I couldn't find any info on this short of spinning up a Nomad cluster and experimenting so maybe someone here may be able to help.

Saying you want to run 100 iterations of a batch java job, each with a different set of parameters and get the resulting output files back.

1) does Nomad accept the concept of input_files where you point to a local file on your computer and it will distribute such file?

# in HTCondor would be something like this
transfer_input_files = MyCalculator.jar,logback.xml

2) does Nomad bring back the results of such calculation, say *.csv files that were produced?

# this would do it in HTCondor
should_transfer_files = YES
when_to_transfer_output = ON_EXIT
transfer_output_files = /output_dir

3) does nomad allow the usage of parameters in the way condor does, allowing you to send a job with n params that will then be distributed as multiple jobs to the cluster?

# this would do it in HTCondor
Arguments    = x=1
Arguments    = x=100

1 Answer 1


Containers are considered to be stateless which means you will need additional steps to your process for this to work. Condor adds this functionality for you, but I never found it useful and it never worked properly when I used it (last time as 2009). To get around it I separated out data transfer all together from Condor. To do it you will need to do the following:

Your output data files need to be stored in a persistent data store of some sort and not in the container itself. Some container's allow for mounting of the host's direct disk or even mounting of a remote disk over the network (NFS, Samba, SSHFS, etc). In the past I have used a distributed filesystem (or network mountable), like AWS-S3, to handle this requirement.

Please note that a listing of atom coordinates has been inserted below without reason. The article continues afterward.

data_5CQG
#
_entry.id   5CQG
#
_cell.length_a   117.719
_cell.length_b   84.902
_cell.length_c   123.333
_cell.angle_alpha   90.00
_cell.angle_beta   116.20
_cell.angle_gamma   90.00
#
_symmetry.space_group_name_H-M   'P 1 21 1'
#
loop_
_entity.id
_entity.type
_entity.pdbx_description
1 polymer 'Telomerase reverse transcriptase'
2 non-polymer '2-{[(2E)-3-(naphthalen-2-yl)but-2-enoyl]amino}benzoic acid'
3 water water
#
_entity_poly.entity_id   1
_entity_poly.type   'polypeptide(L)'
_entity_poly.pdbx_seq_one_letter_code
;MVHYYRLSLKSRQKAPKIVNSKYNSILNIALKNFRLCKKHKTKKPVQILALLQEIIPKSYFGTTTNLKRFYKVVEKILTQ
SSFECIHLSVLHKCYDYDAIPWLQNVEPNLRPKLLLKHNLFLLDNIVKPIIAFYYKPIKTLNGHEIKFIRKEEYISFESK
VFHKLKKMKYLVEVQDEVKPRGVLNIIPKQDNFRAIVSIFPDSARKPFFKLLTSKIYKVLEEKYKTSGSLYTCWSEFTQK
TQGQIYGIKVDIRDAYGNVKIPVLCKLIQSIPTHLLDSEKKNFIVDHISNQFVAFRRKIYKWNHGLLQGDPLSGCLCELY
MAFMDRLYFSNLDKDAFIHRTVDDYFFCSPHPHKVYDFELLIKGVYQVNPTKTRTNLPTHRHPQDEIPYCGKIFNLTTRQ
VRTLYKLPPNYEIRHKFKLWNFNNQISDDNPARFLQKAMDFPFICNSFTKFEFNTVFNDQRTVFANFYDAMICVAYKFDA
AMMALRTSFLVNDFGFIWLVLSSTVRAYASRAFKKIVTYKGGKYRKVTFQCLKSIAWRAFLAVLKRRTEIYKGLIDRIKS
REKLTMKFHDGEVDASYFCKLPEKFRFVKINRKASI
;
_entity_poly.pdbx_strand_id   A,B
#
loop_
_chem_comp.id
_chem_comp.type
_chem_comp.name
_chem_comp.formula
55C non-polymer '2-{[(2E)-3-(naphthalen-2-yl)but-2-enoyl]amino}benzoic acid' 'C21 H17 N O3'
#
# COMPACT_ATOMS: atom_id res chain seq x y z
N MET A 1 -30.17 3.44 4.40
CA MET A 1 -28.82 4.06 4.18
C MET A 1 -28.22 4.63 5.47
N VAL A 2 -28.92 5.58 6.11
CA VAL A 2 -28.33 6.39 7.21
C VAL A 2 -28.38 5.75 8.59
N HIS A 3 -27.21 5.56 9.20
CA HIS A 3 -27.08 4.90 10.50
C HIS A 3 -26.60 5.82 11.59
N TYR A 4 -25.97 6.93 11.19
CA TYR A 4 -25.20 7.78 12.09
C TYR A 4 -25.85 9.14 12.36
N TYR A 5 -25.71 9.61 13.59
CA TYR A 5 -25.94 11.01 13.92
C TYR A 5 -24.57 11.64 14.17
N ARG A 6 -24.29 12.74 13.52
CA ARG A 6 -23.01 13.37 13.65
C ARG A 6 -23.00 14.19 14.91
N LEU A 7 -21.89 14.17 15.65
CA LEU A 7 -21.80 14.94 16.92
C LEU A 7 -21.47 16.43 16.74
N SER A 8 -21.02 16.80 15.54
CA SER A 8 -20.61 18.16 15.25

When I worked with Condor in 2009 for my masters thesis I handled this requirement by building BASH wrapper scripts for the Java applications I was running in batch jobs. The script would handle sending in appropriate input variances (download from the distributed file system resource) and when the job was completed the script would then kick off data transfers of the output files to the same distributed file resource (with the job name, job number, hostname that ran the job, and the datetime stamp in the file output's name).

HTCondor, Nomad or even Kubernetes can handle this problem set for you. You will need to add some kind of logic in your job runner wrapper scripts to handle data transfer before starting up and shutting down the application itself.

I hope this helps.

  • It's helpful, thanks. Basically, no to 1, no to 2 and yes to 3. I'll eventually try out nomad but HTCondor's currently fits my necessities in more straightforward way. Thanks!
    – Frankie
    Oct 18, 2018 at 17:37

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